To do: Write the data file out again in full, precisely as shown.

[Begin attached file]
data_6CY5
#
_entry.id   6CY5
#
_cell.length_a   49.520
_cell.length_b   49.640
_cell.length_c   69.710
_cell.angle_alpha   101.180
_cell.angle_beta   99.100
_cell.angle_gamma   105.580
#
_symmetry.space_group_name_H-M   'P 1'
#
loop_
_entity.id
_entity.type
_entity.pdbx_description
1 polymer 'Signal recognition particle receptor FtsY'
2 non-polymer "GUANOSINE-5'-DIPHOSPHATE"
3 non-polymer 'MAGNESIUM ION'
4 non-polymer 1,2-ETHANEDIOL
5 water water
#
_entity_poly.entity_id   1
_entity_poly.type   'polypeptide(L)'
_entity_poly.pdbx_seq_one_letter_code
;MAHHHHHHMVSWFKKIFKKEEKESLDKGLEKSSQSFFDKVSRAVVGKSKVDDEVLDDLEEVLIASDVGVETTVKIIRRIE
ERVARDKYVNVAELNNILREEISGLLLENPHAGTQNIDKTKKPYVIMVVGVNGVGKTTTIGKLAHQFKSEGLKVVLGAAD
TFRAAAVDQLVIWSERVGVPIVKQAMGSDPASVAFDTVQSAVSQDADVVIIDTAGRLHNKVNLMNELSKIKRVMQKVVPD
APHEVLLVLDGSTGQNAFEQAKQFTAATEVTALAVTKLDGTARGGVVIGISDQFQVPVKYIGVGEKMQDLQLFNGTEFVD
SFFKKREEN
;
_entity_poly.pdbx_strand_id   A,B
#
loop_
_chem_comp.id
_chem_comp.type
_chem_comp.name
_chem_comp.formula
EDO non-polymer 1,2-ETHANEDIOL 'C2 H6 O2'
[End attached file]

data_6CY5
#
_entry.id   6CY5
#
_cell.length_a   49.520
_cell.length_b   49.640
_cell.length_c   69.710
_cell.angle_alpha   101.180
_cell.angle_beta   99.100
_cell.angle_gamma   105.580
#
_symmetry.space_group_name_H-M   'P 1'
#
loop_
_entity.id
_entity.type
_entity.pdbx_description
1 polymer 'Signal recognition particle receptor FtsY'
2 non-polymer "GUANOSINE-5'-DIPHOSPHATE"
3 non-polymer 'MAGNESIUM ION'
4 non-polymer 1,2-ETHANEDIOL
5 water water
#
_entity_poly.entity_id   1
_entity_poly.type   'polypeptide(L)'
_entity_poly.pdbx_seq_one_letter_code
;MAHHHHHHMVSWFKKIFKKEEKESLDKGLEKSSQSFFDKVSRAVVGKSKVDDEVLDDLEEVLIASDVGVETTVKIIRRIE
ERVARDKYVNVAELNNILREEISGLLLENPHAGTQNIDKTKKPYVIMVVGVNGVGKTTTIGKLAHQFKSEGLKVVLGAAD
TFRAAAVDQLVIWSERVGVPIVKQAMGSDPASVAFDTVQSAVSQDADVVIIDTAGRLHNKVNLMNELSKIKRVMQKVVPD
APHEVLLVLDGSTGQNAFEQAKQFTAATEVTALAVTKLDGTARGGVVIGISDQFQVPVKYIGVGEKMQDLQLFNGTEFVD
SFFKKREEN
;
_entity_poly.pdbx_strand_id   A,B
#
loop_
_chem_comp.id
_chem_comp.type
_chem_comp.name
_chem_comp.formula
EDO non-polymer 1,2-ETHANEDIOL 'C2 H6 O2'